Working with vendors is a fact of life for many businesses. Even though it might seem routine, entering into contracts with vendors isn’t something to be taken lightly. With that in mind, there are several common mistakes to avoid when entering into a business relationship with any vendor.
Not Being Sufficiently Specific About Vendor Responsibilities
Not being sufficiently specific about vendor responsibilities is a broad category and for this reason, it is often one area where it is important to be precise. Ultimately, if a vendor does not to meet its contractual responsibilities, it is important that an organization has the legal protection to be able to severe a business relationship.
Some features to include in any vendor contract are:
Deadlines and penalties. When contracting for services it is critical that you include specific timelines for completion of the work. For example, a statement of deliverables along with a timetable should also include any penalties.
Clearly Defined Terminology. Do not make the assumption that everyone who will read the contract will understand every term or provision. Make sure to look at every area of a contract that is ambiguous or has the possibility of being misunderstood and make sure that each item is clearly defined.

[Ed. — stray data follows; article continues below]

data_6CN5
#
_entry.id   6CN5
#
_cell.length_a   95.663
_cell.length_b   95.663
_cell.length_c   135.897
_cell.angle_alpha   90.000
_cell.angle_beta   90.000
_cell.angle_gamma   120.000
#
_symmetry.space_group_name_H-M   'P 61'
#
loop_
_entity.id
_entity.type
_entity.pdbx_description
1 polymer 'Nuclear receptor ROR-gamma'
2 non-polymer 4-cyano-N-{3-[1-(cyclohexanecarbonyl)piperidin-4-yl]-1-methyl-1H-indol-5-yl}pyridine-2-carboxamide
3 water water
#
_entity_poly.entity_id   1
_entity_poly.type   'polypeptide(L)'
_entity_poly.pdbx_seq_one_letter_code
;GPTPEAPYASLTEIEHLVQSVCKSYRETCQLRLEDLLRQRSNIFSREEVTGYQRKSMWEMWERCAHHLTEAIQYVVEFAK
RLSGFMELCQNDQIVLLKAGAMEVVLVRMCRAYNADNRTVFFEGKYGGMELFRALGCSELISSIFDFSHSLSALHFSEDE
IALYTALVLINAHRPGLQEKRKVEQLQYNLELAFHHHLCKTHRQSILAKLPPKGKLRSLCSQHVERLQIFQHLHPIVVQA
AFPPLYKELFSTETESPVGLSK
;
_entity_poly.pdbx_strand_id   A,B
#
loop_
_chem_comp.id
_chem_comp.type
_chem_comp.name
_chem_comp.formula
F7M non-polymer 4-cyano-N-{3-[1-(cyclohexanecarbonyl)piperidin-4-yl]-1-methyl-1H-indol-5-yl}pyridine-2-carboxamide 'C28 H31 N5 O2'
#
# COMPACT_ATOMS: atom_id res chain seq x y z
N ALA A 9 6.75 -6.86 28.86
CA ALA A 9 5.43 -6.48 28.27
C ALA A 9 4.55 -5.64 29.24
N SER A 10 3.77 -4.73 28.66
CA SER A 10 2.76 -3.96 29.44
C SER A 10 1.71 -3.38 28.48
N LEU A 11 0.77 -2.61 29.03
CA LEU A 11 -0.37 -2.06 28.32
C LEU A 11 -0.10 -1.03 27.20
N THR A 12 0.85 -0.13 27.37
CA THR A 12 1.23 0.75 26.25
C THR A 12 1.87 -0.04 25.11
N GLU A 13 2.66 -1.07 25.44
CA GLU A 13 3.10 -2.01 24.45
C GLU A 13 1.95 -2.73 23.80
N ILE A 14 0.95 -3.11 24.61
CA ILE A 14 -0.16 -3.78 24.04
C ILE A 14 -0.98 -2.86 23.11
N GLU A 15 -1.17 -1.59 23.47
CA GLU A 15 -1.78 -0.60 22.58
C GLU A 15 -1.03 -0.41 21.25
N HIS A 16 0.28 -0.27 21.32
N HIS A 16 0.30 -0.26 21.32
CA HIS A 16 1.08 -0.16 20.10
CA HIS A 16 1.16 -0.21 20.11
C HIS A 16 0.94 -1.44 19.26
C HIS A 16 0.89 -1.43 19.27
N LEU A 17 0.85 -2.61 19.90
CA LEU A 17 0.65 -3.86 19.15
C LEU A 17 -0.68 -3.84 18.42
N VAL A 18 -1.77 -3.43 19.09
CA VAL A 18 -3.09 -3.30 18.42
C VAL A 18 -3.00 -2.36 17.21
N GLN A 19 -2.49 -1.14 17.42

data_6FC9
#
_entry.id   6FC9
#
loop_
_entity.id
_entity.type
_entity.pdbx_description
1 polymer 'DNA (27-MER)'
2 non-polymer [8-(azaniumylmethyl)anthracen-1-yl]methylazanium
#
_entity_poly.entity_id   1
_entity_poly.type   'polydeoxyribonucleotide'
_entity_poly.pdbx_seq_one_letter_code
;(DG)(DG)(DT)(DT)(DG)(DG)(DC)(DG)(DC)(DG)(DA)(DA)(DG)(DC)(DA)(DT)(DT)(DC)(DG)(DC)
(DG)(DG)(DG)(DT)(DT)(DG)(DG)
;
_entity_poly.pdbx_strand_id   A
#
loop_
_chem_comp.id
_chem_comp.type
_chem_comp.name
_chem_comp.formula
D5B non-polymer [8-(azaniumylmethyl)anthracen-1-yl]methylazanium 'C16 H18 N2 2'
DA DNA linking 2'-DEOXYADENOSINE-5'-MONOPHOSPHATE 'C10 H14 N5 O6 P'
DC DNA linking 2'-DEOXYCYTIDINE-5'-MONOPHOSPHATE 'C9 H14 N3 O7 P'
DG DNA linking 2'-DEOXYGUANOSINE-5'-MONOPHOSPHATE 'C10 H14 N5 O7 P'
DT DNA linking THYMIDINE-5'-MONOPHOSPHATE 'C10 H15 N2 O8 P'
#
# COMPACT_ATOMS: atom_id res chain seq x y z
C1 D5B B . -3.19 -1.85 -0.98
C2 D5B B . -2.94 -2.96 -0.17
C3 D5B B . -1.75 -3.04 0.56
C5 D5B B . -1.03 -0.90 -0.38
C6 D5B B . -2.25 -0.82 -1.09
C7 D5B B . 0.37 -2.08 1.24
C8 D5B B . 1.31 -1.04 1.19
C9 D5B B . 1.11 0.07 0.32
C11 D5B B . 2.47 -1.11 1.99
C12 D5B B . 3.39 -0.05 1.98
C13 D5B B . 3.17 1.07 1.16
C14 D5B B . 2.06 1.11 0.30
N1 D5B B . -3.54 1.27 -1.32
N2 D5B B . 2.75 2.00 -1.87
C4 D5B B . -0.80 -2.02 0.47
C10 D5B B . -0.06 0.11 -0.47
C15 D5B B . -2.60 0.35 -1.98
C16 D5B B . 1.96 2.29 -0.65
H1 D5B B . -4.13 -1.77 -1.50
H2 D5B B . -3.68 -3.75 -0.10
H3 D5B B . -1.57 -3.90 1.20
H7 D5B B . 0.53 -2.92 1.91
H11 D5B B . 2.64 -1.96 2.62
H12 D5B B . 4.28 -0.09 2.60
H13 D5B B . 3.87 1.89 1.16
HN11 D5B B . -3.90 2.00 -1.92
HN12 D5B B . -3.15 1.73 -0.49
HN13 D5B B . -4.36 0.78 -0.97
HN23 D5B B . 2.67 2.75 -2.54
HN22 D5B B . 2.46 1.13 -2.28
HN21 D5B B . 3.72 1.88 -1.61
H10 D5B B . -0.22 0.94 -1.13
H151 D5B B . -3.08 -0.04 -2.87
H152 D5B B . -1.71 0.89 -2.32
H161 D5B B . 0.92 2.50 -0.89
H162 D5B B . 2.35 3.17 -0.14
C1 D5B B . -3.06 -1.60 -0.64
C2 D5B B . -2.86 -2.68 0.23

Consistency within the Contract. Look for inconsistencies within the contract that hold the possibility of being defined or interpreted differently in the event of arbitration.
Language Covering Unforeseen Circumstances. When it comes to being able to meet deadlines and provide deliverables, no one likes surprises. Unforeseen circumstances are a part of life. However, if your business, or that of your vendor, is affected by fluctuating external factors such as the weather or the economy, then it is important that the contract address unforeseen and unpreventable delays that could result. This might include language related to how long a price will be valid in the event of an unforeseen delay, and/or whether it will need to be re-negotiated.
One way of making sure a vendor contract addresses these issues is to have the benefit of a third party review. That way, both you and a vendor will have a better idea of where you both stand in terms of being both productive and protected.